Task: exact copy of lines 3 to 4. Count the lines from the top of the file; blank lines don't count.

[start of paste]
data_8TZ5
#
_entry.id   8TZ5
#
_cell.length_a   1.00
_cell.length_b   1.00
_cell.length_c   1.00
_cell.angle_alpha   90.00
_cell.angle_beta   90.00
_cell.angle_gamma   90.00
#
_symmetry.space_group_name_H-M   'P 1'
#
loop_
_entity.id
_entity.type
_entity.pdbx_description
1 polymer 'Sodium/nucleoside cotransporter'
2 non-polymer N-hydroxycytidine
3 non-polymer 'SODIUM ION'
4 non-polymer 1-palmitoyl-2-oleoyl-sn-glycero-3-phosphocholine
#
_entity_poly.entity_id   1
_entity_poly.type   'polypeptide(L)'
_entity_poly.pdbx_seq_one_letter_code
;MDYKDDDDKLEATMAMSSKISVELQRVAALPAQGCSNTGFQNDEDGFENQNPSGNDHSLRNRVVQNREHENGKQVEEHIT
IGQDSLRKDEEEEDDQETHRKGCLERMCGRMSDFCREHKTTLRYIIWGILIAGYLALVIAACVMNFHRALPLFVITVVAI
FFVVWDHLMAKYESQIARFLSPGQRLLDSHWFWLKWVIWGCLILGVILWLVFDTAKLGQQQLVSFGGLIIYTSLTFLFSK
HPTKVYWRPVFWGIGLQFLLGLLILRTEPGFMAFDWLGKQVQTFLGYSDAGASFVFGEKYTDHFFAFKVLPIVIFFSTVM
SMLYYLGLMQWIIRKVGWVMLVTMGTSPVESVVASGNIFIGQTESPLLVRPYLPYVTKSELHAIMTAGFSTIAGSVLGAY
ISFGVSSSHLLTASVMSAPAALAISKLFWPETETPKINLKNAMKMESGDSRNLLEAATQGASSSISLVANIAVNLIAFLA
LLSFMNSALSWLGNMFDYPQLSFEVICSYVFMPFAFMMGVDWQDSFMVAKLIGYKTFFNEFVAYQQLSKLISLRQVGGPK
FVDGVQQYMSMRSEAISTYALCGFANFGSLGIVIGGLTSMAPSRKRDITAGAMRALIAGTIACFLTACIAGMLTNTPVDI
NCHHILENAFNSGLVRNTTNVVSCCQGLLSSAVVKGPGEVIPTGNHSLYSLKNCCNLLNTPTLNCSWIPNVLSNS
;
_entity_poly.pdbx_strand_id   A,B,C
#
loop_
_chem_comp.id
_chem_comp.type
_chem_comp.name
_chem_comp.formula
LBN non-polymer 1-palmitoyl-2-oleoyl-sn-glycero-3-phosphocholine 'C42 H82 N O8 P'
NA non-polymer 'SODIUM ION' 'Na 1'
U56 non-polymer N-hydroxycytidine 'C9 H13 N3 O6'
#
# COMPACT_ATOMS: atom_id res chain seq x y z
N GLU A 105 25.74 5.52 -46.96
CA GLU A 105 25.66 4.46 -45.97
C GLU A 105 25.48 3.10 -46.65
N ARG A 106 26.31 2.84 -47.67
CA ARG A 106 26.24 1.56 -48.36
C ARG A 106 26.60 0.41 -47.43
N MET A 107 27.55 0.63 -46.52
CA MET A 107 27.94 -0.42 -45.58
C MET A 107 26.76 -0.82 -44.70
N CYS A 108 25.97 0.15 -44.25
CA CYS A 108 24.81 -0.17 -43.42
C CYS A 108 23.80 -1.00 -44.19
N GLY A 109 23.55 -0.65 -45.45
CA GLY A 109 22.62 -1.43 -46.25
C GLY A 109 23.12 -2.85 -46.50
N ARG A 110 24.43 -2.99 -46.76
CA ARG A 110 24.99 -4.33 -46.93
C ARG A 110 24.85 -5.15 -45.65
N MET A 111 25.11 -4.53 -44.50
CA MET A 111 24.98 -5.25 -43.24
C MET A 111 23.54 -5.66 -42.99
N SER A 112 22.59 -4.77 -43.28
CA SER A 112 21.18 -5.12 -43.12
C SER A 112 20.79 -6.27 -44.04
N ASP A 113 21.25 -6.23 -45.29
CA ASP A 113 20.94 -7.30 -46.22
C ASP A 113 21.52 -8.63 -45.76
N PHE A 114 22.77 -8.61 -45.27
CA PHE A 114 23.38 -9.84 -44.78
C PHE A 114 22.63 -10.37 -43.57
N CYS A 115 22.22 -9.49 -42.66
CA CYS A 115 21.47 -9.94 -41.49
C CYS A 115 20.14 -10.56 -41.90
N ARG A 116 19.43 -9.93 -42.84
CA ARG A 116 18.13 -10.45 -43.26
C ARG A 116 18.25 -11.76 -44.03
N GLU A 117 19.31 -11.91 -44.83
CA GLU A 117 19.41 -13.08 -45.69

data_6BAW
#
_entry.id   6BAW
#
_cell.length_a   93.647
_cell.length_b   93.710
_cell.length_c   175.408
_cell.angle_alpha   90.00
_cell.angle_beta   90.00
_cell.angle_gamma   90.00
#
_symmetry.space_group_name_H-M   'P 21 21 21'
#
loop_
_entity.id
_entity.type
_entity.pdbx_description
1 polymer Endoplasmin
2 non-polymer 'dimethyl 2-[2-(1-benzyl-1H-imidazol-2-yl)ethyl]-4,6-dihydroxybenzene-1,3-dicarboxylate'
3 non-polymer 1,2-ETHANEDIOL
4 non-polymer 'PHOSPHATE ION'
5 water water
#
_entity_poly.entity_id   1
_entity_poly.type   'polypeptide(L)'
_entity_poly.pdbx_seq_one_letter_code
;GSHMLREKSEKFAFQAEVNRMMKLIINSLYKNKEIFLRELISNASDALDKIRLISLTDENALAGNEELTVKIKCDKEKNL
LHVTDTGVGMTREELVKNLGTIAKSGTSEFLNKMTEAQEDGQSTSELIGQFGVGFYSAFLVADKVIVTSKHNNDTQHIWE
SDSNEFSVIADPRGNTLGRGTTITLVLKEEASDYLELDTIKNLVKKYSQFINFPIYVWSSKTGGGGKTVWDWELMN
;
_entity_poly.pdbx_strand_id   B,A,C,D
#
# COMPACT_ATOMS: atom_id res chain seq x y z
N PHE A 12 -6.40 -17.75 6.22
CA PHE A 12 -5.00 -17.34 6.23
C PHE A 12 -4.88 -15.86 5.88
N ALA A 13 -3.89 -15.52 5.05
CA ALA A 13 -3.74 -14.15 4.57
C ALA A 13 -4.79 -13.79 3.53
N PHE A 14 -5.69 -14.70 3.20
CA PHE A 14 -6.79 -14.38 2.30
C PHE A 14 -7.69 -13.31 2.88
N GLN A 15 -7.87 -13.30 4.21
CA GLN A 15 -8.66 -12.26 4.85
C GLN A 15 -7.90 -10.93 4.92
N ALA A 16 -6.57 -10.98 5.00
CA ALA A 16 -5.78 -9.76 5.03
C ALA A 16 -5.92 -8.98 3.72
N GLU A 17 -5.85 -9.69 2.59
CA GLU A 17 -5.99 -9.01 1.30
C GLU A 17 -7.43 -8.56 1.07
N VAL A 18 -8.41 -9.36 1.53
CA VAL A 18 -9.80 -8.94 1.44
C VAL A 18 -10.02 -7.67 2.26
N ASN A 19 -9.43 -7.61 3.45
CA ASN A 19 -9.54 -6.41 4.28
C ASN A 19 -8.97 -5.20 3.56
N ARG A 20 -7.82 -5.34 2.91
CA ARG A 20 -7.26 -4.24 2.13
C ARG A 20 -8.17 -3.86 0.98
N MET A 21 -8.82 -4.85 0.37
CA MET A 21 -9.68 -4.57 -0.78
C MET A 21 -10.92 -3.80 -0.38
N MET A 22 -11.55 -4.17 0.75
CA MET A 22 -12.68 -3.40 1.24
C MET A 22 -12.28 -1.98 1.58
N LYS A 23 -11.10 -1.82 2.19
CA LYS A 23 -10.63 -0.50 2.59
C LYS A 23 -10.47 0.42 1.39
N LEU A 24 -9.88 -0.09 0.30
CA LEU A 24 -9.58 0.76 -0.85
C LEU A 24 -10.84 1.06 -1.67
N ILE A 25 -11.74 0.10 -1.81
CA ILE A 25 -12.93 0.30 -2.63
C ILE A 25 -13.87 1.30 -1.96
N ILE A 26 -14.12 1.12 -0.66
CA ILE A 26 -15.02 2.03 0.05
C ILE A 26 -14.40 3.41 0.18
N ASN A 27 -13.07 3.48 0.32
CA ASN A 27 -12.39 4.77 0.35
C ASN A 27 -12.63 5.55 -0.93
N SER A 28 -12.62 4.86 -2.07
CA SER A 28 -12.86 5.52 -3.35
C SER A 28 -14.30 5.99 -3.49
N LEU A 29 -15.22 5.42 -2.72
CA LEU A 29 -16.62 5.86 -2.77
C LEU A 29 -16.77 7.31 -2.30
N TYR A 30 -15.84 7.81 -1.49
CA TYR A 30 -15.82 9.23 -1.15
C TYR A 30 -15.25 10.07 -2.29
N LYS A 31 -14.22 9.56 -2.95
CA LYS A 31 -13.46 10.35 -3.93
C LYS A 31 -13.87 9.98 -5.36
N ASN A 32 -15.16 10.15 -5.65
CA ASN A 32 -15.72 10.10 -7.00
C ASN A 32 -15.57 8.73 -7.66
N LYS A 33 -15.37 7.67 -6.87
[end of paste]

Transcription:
_entry.id   8TZ5
#